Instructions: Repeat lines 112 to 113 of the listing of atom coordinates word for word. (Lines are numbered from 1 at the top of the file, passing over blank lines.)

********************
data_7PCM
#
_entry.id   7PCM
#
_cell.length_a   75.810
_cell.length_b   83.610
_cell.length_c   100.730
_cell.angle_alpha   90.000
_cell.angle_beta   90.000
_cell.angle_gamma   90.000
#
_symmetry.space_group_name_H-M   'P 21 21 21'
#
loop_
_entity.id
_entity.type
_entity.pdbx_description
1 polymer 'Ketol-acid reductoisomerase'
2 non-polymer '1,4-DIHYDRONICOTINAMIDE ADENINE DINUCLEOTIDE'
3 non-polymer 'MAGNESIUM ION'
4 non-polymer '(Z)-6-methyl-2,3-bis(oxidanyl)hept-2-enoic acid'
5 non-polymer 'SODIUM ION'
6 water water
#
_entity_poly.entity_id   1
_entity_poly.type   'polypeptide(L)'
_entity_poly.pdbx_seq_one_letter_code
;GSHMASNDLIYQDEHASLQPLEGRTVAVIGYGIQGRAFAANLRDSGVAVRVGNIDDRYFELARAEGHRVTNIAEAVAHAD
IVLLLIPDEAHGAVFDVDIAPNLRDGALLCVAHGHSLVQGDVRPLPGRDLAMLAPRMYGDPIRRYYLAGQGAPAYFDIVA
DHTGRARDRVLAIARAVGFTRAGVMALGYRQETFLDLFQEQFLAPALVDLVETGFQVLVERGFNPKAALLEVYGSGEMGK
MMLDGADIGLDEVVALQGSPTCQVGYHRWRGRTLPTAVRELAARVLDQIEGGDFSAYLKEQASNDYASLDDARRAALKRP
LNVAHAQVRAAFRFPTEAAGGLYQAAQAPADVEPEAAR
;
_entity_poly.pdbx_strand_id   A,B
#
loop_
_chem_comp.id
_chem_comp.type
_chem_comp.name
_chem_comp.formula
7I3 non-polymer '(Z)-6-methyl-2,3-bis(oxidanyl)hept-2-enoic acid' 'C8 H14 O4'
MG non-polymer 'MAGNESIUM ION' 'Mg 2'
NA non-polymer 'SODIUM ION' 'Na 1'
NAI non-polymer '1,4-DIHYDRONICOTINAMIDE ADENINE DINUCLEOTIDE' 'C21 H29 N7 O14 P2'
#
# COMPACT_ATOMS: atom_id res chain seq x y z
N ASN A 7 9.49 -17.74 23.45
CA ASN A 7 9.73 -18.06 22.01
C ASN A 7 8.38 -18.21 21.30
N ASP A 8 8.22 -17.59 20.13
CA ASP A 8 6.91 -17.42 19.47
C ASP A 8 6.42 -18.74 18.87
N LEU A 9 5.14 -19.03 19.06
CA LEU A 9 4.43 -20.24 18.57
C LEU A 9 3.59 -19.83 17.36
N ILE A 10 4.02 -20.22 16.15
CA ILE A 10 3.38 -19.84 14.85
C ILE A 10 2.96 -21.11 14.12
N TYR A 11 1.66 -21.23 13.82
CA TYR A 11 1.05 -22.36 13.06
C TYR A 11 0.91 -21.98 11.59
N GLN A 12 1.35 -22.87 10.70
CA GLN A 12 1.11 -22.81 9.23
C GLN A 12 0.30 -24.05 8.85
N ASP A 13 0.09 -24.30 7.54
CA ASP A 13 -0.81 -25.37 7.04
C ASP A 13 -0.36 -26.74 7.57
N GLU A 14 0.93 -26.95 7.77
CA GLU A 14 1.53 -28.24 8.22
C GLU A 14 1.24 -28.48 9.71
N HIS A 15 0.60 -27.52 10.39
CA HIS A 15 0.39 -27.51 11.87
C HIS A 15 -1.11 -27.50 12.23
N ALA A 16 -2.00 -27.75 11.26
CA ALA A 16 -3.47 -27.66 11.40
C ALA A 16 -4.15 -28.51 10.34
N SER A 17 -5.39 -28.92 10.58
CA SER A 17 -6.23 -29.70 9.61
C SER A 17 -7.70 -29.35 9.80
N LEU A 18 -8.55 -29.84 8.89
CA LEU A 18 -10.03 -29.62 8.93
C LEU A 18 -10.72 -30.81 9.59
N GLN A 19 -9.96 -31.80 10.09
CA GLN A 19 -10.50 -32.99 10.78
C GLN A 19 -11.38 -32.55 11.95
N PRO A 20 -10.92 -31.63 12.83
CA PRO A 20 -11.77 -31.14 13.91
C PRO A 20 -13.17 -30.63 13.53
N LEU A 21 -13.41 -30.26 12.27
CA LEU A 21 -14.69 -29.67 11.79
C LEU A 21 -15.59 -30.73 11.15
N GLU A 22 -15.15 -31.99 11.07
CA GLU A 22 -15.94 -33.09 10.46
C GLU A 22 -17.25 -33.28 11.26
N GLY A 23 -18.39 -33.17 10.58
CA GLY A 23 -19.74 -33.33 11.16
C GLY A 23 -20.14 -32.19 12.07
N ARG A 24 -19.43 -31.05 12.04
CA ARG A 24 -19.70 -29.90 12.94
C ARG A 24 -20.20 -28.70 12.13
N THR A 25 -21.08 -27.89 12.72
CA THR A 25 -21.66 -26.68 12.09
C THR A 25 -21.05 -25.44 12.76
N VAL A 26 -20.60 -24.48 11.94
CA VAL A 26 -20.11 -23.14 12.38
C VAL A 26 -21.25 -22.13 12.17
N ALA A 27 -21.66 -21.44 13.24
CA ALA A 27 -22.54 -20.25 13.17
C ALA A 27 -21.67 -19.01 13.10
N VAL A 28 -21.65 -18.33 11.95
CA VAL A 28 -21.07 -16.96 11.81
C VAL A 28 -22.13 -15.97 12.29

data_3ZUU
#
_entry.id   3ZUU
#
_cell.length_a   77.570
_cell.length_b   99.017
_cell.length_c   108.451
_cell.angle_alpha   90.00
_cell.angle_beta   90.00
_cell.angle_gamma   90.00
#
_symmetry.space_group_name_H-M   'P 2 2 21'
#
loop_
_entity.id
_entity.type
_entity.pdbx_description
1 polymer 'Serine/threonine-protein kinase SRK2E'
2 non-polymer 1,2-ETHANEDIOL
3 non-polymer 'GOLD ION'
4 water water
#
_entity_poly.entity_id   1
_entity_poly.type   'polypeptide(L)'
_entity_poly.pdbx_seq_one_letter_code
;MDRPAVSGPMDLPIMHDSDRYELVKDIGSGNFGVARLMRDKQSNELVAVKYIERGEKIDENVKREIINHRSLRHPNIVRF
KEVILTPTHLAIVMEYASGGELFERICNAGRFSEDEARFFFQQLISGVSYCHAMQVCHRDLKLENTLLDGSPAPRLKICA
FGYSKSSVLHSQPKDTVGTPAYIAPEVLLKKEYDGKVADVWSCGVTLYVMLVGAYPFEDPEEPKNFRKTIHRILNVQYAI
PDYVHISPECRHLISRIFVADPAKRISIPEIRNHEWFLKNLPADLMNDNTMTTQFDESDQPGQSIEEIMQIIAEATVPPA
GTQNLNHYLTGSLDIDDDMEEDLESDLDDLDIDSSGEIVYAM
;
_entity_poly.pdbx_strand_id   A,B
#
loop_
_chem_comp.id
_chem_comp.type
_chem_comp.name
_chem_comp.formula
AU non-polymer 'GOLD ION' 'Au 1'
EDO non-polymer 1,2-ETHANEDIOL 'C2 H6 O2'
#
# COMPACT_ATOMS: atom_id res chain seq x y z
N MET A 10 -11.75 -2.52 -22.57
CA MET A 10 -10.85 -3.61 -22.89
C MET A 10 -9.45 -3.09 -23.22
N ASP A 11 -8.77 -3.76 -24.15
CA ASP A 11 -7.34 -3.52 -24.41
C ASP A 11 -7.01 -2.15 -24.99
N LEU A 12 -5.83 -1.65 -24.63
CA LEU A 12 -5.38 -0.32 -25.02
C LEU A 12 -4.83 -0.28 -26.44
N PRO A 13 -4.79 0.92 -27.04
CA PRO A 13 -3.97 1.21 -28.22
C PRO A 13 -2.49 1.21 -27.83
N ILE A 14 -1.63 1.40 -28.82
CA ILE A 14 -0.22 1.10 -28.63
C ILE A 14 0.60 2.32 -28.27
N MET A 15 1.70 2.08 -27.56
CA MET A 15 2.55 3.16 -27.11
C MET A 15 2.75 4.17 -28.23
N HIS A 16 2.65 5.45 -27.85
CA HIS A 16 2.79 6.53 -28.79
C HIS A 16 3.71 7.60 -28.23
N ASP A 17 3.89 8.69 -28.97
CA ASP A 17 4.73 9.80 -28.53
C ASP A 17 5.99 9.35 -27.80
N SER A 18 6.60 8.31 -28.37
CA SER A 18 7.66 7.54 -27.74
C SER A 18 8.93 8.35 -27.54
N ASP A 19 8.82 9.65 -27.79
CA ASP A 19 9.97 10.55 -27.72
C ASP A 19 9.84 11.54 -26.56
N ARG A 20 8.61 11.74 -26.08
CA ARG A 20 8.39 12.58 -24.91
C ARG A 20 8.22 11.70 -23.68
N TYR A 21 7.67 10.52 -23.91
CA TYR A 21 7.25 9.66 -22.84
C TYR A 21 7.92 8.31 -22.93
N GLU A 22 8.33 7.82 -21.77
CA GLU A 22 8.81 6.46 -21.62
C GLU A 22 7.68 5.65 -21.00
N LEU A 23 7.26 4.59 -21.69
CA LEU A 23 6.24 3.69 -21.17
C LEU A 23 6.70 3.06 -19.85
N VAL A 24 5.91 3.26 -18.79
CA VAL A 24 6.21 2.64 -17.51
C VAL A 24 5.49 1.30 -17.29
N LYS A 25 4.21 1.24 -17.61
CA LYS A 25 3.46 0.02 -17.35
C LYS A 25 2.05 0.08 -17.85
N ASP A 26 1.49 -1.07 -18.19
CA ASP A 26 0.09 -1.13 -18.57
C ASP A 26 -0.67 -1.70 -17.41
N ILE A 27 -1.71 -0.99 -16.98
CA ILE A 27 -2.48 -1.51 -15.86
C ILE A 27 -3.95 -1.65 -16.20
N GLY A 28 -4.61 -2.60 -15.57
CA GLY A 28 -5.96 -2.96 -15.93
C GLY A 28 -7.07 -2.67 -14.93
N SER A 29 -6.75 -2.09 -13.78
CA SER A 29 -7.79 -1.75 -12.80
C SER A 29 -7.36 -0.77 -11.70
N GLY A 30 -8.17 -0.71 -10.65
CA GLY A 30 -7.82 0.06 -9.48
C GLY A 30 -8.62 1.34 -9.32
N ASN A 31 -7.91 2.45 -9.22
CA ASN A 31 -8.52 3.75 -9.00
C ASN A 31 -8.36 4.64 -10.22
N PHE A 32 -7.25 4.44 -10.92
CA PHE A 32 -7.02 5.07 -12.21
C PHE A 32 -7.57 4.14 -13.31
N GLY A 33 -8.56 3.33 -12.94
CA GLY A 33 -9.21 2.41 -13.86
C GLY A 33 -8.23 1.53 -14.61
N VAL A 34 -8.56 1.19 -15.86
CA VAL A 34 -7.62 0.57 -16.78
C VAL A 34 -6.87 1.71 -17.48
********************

C VAL A 28 -22.13 -15.97 12.29

data_3ZUU